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The Warriors are back.

Maybe not in the context of returning to finals contender status just yet. But the daring, mercurial, brilliant-then-abysmal play that has been part of the club’s DNA since 1995 – and has gone missing somewhat under Stephen Kearney’s ‘process’-driven regime – came to the fore in a heart-stopping 18-all draw with equally-desperate Brisbane.

The Warriors led 16-6 at halftime and looked on the verge of putting the Broncos to the sword. But mind-boggling errors, compounded by the on-fire Ken Maumalo’s exit with a head injury, saw the home side wrest control.

After coming agonisingly close to finding a match-winning try late in regulation and during golden point extra-time, both near misses coming courtesy of Roger Tuivasa-Sheck’s genius, the Warriors were ultimately part of the NRL’s first drawn game since Round 21, 2016 – and the club’s first shared spoils since 2009.

It was simultaneously a lost opportunity and a fortunate result for the Warriors.

Tuivasa-Sheck, Kodi Nikorima, Peta Hiku and Adam Blair – as well as the early-exiting Maumalo – were the players most responsible for the Warriors not leaving Brisbane empty-handed.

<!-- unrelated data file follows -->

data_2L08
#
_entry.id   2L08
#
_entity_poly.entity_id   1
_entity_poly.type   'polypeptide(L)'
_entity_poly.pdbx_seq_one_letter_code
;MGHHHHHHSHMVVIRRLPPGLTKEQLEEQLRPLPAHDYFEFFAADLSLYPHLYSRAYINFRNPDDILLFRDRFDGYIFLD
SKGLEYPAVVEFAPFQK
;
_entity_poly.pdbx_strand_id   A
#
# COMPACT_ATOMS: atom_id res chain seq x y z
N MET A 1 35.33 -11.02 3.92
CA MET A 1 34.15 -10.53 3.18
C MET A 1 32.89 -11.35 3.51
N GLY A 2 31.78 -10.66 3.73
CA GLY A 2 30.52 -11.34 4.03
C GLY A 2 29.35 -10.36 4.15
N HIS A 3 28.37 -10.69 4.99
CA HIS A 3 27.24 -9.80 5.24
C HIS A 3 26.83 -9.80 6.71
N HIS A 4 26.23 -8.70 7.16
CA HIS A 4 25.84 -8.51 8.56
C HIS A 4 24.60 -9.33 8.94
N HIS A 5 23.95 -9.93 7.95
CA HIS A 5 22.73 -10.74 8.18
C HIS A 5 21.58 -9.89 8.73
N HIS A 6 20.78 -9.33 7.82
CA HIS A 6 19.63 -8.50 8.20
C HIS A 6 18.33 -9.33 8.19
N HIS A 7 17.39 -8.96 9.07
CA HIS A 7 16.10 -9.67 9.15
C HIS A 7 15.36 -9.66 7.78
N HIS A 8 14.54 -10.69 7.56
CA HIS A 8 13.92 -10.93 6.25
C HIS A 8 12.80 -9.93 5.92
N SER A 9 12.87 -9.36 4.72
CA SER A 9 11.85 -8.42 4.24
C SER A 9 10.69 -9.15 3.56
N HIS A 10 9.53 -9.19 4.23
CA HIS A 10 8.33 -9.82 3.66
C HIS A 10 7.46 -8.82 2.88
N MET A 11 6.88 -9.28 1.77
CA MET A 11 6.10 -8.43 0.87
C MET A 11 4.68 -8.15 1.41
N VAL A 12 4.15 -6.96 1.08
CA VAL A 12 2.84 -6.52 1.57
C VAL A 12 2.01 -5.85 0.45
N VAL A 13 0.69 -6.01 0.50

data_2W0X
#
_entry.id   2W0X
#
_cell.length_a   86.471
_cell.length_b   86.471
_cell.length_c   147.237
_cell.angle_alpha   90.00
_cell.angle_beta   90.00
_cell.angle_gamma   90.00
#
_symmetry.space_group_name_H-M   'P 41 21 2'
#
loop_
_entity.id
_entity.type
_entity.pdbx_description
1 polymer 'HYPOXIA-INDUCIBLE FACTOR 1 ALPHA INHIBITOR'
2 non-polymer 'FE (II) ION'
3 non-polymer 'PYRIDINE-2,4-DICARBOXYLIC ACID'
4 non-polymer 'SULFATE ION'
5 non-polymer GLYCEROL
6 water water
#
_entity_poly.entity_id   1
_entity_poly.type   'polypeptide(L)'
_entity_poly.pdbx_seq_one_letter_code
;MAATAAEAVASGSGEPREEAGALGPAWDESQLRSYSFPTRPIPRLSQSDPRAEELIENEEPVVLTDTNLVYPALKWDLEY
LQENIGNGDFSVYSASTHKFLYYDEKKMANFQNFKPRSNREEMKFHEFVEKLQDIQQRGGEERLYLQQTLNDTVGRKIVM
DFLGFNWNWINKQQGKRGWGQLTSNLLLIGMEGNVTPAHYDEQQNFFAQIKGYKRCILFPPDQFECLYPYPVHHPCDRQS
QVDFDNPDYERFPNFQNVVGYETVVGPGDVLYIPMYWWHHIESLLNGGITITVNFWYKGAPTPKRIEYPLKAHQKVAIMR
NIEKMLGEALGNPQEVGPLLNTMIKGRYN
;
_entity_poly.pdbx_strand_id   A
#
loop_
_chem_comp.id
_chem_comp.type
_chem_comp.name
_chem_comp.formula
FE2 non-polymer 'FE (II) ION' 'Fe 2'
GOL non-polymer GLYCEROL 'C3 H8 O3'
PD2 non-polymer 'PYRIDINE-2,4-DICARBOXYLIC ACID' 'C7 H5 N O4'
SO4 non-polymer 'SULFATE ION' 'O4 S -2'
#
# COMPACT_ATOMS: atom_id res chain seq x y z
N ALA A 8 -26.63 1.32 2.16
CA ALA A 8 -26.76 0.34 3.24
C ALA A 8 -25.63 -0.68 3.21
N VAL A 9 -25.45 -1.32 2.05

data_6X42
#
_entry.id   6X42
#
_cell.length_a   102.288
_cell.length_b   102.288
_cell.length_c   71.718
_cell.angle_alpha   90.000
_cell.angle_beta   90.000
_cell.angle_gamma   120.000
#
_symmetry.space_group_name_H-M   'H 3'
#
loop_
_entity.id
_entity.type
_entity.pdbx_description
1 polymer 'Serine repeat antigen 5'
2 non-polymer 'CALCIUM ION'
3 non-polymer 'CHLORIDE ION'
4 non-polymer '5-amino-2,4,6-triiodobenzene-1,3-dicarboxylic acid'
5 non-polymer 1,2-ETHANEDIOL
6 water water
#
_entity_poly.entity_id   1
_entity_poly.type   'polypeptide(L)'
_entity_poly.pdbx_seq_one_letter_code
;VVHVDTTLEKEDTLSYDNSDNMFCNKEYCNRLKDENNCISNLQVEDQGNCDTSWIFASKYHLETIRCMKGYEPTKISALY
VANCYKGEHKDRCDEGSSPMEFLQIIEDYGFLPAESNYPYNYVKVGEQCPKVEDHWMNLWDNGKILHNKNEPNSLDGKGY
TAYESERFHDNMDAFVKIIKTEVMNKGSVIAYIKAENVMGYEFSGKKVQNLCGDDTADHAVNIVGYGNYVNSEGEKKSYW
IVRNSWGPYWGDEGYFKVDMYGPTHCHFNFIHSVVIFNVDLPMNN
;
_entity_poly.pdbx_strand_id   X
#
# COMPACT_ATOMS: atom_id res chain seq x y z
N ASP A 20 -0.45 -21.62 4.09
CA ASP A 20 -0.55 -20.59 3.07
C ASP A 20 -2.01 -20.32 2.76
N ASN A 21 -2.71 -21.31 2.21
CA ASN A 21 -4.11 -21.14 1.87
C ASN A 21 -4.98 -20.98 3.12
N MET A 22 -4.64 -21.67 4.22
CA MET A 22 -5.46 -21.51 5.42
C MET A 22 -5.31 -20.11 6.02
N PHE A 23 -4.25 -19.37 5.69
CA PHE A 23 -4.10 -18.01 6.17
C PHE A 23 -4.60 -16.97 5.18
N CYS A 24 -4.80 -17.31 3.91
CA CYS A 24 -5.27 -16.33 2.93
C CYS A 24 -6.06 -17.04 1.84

And while it was a million miles away from perfect, much like the second half in Newcastle seven days earlier, the renewed off-the-cuff style appears much more likely to trouble the opposition and produce the desired results during their tightrope walk towards September than the rigidity hampering their play for much of the season.

At the very least, it’s a hell of a lot more entertaining and inspiring to watch.

Again like last week, the Warriors started poorly. Maumalo misjudged a towering Anthony Milford kick to hand the Broncos an early chance via a line dropout.

The hosts capitalised, Payne Haas plunging over under the posts after shockingly feeble tackles attempts from Jazz Tevaga and Agnatius Paasi.

Nikorima kicked a brilliant 40/20 to give the Warriors their first shot at the Brisbane line, but Isaiah Papali’i coughed up a short pass from the five-eighth on the first play.

Nikorima was eventually responsible for putting the visitors on the scoreboard, however, skipping to the outside to create space for Blair, who scored in the corner after a dazzling 20-metre run.

The Warriors’ adlib play began to cause the Broncos all sorts of problems – particular to their right-side defence – with only a couple of loose passes preventing a second try in quick succession.

But the Warriors hit the front at the 20-minute mark as Issac Luke stormed over under the sticks. Blake Green’s slick switch of direction on the last tackle set up the try for the veteran hooker.

Dominating field position for the last 25 minutes of the first half, the Warriors continued to pepper the Broncos with their potent left-edge attack.

But they extended their lead to 10 points following some excellent play from Roger Tuivasa-Sheck and Gerard Beale on the right. David Fusitu’a finished off with a trademark Superman-style put-down.